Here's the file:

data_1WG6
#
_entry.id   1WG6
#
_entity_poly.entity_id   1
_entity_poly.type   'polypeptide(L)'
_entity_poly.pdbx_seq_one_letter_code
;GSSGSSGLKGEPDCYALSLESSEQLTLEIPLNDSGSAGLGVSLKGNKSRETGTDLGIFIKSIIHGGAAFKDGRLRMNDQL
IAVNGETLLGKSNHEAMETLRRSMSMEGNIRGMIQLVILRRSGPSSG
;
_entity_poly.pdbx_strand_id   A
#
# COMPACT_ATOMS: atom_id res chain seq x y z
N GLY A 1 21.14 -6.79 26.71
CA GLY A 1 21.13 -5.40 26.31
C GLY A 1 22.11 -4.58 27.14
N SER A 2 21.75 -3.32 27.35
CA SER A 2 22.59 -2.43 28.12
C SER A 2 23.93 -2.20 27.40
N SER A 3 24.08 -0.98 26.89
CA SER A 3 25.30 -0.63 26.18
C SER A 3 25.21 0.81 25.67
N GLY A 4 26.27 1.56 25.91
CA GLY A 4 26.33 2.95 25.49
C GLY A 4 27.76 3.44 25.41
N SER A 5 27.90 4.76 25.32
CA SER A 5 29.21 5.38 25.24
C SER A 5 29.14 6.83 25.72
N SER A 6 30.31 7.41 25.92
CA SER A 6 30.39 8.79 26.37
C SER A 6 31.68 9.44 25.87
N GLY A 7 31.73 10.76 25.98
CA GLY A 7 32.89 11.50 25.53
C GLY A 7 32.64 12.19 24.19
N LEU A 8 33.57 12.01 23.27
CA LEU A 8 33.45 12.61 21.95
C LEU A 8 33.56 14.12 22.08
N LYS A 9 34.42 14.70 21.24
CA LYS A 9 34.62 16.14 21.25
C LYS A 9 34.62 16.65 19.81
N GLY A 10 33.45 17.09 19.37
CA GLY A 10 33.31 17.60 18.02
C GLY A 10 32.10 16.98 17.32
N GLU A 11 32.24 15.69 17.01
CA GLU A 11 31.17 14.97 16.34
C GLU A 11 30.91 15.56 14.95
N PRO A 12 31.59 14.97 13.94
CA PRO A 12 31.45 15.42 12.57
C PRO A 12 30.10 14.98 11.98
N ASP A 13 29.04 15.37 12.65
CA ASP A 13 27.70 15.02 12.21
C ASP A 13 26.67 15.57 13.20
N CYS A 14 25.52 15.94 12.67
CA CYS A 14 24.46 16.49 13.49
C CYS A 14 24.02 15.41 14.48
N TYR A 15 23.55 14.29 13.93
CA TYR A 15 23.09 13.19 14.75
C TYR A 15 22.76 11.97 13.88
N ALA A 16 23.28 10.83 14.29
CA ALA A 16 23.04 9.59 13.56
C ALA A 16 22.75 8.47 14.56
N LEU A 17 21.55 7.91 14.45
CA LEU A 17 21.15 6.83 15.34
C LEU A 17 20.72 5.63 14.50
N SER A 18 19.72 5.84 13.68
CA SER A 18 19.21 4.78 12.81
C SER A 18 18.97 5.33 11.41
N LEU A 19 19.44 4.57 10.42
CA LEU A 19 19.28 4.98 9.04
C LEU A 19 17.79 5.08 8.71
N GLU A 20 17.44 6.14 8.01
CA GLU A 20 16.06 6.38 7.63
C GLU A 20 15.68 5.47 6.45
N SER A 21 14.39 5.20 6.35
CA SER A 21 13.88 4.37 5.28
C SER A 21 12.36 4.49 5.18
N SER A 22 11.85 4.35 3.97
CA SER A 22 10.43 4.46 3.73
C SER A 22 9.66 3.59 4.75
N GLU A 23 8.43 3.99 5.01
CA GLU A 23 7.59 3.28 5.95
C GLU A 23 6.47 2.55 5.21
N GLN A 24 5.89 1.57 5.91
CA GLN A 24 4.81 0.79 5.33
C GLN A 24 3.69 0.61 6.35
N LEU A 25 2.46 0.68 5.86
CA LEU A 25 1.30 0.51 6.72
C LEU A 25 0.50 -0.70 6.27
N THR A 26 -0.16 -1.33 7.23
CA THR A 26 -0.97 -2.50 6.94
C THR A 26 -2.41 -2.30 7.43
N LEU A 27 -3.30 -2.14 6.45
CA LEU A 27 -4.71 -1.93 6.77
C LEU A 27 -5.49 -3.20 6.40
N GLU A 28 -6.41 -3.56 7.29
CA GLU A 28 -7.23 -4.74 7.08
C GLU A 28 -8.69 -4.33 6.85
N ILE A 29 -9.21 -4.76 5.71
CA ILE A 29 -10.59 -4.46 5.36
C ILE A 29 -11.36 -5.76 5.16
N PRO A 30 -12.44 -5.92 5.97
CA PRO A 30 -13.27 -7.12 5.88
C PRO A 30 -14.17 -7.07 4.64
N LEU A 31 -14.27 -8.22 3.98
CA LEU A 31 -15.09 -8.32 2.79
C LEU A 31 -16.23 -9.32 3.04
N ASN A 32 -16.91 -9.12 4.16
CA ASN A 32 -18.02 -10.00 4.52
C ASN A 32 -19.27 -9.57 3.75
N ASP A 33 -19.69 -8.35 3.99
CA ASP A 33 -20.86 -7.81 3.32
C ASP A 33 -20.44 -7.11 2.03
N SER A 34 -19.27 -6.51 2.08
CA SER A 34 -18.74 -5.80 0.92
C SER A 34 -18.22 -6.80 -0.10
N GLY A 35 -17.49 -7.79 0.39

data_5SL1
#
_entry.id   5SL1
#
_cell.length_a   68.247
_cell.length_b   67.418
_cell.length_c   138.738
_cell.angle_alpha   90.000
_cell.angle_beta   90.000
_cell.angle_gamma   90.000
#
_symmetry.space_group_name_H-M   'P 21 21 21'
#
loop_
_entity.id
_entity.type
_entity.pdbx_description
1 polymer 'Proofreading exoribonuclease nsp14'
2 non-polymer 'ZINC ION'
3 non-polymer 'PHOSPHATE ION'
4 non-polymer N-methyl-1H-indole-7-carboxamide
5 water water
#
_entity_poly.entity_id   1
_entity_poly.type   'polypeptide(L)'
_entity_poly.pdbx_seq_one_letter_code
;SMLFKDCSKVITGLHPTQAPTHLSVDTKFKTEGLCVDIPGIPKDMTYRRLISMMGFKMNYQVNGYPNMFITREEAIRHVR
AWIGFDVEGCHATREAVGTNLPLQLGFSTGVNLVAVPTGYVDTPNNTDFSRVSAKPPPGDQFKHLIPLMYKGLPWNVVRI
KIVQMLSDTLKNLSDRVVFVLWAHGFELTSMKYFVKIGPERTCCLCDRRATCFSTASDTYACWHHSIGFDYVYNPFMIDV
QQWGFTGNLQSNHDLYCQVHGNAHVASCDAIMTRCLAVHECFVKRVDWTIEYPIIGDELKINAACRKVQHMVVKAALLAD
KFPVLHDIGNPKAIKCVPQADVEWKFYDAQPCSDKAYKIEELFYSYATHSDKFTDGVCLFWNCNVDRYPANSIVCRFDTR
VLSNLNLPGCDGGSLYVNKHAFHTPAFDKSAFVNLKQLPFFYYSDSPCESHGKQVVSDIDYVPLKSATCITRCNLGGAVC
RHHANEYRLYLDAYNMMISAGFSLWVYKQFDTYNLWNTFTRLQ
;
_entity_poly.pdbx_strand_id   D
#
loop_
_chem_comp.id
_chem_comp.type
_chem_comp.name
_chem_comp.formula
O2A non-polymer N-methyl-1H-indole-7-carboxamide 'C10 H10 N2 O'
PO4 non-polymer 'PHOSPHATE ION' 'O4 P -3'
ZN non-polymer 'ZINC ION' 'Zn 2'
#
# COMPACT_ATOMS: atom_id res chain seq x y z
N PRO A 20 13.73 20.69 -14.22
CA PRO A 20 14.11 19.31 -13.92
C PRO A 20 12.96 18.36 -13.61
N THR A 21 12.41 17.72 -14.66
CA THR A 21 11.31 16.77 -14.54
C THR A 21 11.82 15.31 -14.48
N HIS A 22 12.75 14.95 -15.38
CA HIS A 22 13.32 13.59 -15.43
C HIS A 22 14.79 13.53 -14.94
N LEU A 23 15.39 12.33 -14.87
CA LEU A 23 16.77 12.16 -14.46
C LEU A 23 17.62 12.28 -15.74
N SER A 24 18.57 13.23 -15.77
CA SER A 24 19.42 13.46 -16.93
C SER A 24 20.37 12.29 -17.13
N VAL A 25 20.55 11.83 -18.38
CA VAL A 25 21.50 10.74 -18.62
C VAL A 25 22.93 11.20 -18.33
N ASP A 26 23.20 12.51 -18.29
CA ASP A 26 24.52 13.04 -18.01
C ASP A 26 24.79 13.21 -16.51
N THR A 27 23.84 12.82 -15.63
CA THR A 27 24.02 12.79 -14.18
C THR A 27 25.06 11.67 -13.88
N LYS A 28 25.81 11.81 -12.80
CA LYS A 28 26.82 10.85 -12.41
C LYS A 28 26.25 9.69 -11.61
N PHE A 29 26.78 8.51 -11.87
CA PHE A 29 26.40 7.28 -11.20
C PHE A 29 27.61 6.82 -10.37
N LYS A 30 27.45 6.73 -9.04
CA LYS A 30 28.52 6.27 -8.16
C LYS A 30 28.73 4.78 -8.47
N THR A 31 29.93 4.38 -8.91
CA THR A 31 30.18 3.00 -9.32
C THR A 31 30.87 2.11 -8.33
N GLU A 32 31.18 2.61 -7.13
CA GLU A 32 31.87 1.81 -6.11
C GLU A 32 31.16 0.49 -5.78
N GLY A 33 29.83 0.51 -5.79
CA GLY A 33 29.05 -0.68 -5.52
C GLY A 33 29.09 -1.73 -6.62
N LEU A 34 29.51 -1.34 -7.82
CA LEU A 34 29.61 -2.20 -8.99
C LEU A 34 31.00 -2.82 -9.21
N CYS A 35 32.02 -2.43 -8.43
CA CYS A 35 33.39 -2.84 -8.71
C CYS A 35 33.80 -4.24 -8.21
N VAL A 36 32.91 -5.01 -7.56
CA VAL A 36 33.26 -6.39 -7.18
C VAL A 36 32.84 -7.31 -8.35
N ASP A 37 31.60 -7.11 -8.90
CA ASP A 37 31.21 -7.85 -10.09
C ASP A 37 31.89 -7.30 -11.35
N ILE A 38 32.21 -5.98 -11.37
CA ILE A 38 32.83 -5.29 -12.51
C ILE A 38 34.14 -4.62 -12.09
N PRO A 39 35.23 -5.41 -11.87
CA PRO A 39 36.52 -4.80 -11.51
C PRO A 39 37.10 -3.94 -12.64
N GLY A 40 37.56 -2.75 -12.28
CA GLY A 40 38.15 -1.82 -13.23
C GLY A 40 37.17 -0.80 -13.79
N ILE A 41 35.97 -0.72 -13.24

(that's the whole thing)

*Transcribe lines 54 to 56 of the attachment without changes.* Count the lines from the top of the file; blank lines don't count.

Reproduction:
CA CYS A 14 24.46 16.49 13.49
C CYS A 14 24.02 15.41 14.48
N TYR A 15 23.55 14.29 13.93